Most people begin to isolate themselves at this stage out of fear of being ridiculed or questioned. Others just stay away from people because they can’t wrap their minds around the thoughts of a future relationship.
Many parents today cling to the perfect family illusion – and when their families break, they are forced to see that they were never really perfect. A significant amount of time goes into raising the kids and keeping the family intact. But when divorce happens, people deal with the emotional fallout.
And even though some try to devote time and energy towards their kids post-divorce, you’ll always feel like they’re missing out on something and you will continue to drown in guilt.
Every marriage lives in the present and future tense. Couples often lay down goals that give them some sort of direction.
But suddenly, divorce revokes all these dreams that you two shared, leaving you all confused and forcing you to start building a brand new life that doesn’t carry your ex. This is the reason why newly divorced people find it difficult to move forward because they are stuck and caught up in their past as they continually replay in their minds what might have gone wrong.
Experiencing feelings of failure is normal after a divorce. They are part of the process and are the casualties of personal accountability – the role we played in the ending of the marriage. This admission to failure can leave a person with a huge amount of guilt.
Even though divorce is common nowadays, there’s still a level of shame and embarrassment people feel because they feel “less capable” since they weren’t able to save their marriage. Facing your family members, friends, colleagues, or churchmates can be extremely daunting as it brings forth your perceived shortcomings – especially if you perpetually beat yourself up over the issue.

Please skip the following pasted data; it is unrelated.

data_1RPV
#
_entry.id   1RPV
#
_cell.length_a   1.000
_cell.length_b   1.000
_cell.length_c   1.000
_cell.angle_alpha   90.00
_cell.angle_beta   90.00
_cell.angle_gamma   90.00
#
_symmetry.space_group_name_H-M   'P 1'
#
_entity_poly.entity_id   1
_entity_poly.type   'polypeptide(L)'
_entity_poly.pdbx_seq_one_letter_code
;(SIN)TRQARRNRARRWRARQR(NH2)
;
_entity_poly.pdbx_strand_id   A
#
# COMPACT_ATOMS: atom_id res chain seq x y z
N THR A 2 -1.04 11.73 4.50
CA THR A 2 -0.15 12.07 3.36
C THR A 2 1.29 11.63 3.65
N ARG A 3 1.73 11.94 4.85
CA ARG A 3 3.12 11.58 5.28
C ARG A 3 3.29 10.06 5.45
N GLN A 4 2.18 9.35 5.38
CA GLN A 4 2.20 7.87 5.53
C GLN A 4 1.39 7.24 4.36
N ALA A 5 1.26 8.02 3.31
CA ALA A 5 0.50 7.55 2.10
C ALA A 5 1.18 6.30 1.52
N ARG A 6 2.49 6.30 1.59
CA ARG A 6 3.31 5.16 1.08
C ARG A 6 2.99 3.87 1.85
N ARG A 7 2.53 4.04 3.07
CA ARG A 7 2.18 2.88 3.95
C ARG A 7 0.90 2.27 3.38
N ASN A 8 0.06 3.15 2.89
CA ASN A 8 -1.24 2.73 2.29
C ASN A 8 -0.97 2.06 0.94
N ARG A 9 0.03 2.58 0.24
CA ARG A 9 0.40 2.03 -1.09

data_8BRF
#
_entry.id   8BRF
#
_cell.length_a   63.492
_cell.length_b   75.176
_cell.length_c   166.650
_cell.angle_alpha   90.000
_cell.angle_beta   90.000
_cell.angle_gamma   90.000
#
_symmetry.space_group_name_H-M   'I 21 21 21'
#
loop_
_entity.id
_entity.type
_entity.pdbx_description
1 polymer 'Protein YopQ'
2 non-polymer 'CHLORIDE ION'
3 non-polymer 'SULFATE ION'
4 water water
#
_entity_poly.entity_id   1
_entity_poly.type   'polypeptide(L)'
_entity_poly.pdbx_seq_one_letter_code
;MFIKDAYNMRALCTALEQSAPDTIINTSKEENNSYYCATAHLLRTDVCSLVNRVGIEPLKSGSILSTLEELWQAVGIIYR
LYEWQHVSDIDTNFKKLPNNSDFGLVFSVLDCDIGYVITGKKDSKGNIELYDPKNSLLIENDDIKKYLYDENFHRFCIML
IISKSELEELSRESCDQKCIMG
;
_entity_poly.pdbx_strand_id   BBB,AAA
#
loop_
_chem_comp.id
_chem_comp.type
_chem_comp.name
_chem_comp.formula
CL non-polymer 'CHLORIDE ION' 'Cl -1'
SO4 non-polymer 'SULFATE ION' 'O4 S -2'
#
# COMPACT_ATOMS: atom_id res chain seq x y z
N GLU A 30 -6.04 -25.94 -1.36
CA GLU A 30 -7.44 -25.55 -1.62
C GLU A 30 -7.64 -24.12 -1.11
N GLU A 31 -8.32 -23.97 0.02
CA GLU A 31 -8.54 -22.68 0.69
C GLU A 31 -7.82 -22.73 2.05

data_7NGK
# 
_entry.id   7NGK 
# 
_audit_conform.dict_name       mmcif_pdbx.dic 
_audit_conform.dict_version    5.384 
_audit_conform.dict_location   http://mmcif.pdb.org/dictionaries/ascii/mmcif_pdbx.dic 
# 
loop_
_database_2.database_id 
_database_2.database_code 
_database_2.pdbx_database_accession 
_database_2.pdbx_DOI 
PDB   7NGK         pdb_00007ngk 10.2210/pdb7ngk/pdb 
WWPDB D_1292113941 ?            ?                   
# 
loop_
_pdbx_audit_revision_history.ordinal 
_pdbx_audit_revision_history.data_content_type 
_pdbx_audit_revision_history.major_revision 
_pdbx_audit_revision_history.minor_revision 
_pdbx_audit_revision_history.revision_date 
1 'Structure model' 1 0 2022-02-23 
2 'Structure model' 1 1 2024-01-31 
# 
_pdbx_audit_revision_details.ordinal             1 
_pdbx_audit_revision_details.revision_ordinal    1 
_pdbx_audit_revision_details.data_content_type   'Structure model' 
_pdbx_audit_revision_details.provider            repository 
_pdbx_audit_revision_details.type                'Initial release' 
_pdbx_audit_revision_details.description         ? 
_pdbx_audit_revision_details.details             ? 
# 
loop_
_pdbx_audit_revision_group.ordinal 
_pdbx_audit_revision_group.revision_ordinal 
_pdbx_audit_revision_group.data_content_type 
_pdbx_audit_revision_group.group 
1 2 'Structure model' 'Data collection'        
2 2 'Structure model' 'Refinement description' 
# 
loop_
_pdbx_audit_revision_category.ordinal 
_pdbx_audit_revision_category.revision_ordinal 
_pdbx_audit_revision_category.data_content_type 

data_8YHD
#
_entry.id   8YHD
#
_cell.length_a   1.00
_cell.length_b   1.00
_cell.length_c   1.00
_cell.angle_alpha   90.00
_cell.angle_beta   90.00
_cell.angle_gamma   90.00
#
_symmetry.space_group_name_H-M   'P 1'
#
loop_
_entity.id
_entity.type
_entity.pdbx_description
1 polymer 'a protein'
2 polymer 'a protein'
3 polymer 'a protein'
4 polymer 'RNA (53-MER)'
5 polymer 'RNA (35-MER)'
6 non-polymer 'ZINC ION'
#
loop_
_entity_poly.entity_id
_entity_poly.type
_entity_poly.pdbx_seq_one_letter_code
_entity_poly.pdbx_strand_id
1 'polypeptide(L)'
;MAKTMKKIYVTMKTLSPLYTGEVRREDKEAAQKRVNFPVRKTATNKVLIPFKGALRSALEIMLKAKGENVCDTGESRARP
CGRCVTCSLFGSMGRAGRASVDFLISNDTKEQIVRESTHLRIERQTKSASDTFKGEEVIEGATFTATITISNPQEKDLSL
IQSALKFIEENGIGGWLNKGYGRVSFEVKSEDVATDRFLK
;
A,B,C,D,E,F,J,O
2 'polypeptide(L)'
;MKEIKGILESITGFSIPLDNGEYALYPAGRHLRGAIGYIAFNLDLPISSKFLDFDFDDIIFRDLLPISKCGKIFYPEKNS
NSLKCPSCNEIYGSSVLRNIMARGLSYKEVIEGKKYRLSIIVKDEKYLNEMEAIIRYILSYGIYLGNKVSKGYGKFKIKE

Managing your emotions is different than controlling your emotions. When you manage your emotions, you allow yourself to experience them, but you contain them. For instance, you might tear up at work but you shouldn’t push them down and pretend to be okay. Allow them to flow and then wait to get home so that you can cry as loud as you want.
People who feel uncomfortable experiencing such negative emotions try to control these emotions and try to make them go away. Unluckily, these negative emotions never go away until they are expressed and acknowledged. Controlling and stuffing up emotions actually lengthens the grief process.
Humans are social beings and asking for help is okay. Sometimes all we need is someone to talk to and share what we feel. Friends and family can be a great pillar to start with or even a support group that has people who have similar issues. Don’t allow your feelings to eat you inside as this can significantly damage you.
Divorce can be so painful and tough. But the extent to which it can affect you totally depends on you. We must cultivate a willingness to heal from loss so that we can finally behold the happiness that waits.
Also, take a look at these steps to thriving after divorce.